Without two heart chambers pumping blood throughout the entire body, HLHS babies can’t deliver sufficient levels of oxygen to their organs and extremities. This severely affects their development and also causes them to turn blue and suffer from a lack of energy. According to Dr. Breuer, without a surgical repair, 70% of them die before their first birthday.

Surgical treatment of HLHS occurs in three stages. The first stage is the Norwood procedure, which is done during the first week of life. The Norwood procedure reconstructs the aortic arch, which is the main blood vessel that supplies blood to the body. Surgeons also insert a tube to connect the aorta to the blood vessel that supplies the lungs (the pulmonary artery). This shunt allows the right side of the heart to pump blood into the aorta.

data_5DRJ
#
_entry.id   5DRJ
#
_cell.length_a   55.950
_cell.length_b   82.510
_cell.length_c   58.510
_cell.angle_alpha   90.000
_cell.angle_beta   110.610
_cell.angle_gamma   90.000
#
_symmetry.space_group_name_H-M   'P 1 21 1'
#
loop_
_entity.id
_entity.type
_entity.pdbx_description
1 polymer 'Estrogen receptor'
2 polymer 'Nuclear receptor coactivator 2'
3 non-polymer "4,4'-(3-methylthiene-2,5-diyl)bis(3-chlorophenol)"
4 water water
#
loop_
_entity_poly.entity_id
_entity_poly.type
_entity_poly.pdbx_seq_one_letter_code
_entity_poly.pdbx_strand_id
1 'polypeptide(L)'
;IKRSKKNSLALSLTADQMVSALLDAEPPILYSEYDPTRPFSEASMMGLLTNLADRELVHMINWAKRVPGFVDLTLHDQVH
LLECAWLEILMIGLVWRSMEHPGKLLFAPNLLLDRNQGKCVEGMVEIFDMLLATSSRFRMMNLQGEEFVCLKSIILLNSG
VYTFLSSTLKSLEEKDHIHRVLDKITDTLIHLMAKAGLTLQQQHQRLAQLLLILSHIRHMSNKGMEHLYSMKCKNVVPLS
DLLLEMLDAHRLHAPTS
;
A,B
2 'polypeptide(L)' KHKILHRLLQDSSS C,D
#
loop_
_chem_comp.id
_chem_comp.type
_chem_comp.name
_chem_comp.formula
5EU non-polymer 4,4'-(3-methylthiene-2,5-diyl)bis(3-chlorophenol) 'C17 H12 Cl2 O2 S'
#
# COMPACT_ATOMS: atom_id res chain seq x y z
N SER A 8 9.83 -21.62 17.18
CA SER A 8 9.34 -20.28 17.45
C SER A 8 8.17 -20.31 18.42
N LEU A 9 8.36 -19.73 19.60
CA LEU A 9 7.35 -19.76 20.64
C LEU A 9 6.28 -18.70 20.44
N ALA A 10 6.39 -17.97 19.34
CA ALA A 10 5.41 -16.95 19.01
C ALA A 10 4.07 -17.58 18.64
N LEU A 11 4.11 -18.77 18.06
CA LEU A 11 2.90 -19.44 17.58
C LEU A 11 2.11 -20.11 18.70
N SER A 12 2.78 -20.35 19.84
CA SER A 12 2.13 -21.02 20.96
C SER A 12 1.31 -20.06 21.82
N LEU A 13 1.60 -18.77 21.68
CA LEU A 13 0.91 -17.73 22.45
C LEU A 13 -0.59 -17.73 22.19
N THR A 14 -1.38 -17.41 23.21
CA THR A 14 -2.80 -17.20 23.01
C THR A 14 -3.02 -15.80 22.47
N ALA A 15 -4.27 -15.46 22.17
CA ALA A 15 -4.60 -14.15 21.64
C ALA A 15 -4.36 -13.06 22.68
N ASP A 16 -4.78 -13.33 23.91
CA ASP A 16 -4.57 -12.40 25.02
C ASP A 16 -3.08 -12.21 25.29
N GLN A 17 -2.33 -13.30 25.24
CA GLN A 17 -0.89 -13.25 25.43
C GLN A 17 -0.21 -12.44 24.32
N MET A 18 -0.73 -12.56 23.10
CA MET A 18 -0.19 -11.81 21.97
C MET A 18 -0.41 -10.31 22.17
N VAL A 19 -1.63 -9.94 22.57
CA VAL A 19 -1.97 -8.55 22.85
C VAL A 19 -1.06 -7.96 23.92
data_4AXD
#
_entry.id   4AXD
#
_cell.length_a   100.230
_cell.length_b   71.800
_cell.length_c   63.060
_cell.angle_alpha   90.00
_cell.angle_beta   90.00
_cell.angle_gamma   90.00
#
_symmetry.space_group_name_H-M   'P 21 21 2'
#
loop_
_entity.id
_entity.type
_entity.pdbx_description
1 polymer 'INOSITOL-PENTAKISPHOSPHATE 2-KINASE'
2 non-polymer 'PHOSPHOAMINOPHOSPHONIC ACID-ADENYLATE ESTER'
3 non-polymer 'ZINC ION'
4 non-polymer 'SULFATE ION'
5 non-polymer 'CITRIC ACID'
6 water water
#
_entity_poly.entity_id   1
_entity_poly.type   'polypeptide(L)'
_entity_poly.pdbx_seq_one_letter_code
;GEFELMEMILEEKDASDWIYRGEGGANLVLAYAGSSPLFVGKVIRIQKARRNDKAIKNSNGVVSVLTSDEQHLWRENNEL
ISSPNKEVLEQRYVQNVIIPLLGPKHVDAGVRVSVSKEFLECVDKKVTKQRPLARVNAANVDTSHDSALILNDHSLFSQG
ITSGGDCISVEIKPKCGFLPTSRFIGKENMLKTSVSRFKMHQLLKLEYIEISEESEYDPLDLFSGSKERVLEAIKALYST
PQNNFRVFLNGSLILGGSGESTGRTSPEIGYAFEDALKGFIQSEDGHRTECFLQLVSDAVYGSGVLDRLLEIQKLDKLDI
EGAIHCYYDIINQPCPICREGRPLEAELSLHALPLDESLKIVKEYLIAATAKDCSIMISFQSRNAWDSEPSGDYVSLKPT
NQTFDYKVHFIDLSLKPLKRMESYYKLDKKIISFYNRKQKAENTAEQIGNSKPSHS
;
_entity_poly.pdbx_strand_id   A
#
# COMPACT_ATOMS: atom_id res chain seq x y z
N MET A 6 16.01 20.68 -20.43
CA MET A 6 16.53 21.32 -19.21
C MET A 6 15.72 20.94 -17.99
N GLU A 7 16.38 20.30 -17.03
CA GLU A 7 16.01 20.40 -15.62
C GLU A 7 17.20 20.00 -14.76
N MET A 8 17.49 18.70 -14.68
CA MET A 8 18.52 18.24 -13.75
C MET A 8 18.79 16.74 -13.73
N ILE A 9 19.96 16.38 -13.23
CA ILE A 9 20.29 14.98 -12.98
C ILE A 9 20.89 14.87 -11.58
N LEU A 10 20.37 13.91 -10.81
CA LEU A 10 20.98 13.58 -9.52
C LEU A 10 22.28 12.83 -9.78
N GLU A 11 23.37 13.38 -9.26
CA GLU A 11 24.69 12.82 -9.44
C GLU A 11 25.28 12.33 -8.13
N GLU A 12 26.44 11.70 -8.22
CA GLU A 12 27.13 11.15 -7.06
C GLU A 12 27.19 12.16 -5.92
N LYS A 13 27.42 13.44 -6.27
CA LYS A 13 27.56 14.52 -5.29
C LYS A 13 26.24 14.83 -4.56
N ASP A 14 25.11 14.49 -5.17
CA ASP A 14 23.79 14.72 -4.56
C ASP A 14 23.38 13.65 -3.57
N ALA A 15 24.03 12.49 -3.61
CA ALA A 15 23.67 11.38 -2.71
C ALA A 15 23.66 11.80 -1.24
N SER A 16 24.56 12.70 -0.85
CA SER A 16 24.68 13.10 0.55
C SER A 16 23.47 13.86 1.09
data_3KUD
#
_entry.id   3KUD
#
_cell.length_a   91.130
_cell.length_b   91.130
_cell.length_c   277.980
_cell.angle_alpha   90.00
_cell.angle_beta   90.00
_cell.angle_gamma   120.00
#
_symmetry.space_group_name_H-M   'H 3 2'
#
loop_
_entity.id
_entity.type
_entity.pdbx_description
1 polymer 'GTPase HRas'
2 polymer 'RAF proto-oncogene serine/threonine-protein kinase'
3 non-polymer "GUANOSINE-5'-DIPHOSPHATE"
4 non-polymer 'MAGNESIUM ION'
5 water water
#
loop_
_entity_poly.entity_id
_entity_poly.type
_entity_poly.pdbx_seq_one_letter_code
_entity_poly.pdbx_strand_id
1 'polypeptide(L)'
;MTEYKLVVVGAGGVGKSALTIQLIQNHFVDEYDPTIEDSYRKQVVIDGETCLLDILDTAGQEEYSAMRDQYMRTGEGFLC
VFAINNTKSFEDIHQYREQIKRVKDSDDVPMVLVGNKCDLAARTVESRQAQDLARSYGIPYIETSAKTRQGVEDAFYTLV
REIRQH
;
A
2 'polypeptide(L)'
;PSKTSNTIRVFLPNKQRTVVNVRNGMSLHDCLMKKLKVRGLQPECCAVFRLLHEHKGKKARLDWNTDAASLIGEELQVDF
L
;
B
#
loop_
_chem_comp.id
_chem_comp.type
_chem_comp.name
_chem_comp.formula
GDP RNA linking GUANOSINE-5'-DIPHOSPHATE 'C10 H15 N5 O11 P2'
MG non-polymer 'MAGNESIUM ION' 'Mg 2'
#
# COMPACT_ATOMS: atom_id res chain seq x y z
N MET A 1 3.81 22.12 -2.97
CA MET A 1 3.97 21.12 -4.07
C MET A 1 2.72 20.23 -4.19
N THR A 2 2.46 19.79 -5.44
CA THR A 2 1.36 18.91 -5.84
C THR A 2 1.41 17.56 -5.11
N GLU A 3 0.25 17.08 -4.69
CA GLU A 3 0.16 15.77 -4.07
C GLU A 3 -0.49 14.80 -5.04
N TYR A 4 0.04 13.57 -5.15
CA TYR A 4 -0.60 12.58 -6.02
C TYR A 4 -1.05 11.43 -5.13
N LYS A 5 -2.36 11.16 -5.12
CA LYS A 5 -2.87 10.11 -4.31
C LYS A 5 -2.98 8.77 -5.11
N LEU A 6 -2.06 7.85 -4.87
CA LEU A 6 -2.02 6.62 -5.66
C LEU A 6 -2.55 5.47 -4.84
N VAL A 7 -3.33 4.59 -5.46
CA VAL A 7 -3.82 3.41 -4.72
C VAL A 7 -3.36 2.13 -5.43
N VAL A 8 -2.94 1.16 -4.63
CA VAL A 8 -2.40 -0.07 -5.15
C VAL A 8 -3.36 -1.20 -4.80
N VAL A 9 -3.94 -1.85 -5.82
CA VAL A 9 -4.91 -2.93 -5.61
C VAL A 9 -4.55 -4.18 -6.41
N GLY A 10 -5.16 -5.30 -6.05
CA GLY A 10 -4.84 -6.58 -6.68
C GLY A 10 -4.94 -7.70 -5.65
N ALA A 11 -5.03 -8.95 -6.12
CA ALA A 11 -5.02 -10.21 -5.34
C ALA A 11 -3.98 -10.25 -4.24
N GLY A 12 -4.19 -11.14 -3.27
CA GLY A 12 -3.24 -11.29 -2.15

The second stage is performed when the baby is 4-6 months old and is called the bidirectional Glenn procedure or hemi-Fontan. In this surgery, some of the veins that carry blood from the body are connected to blood vessels that carry blood to the lungs. This allows most of the blood to flow directly from the body into the lungs, and reduces the workload of the right side of the heart. Because blood with higher levels of oxygen is pumped into the aorta, it supplies the rest of the body with oxygen-rich blood.

The third stage is carried out when the child is 18-48 months old, and is known as the Fontan procedure. The Fontan procedure takes the remaining blood vessels that carry blood from the body and connects them to the blood vessels that carry blood to the lungs. This ensures that ALL the blood returning from the body receives oxygen in the lungs and also ends the mixing of oxygen-rich blood with oxygen-poor blood. This operation improves the general health of the child and also prevents from having the blue look.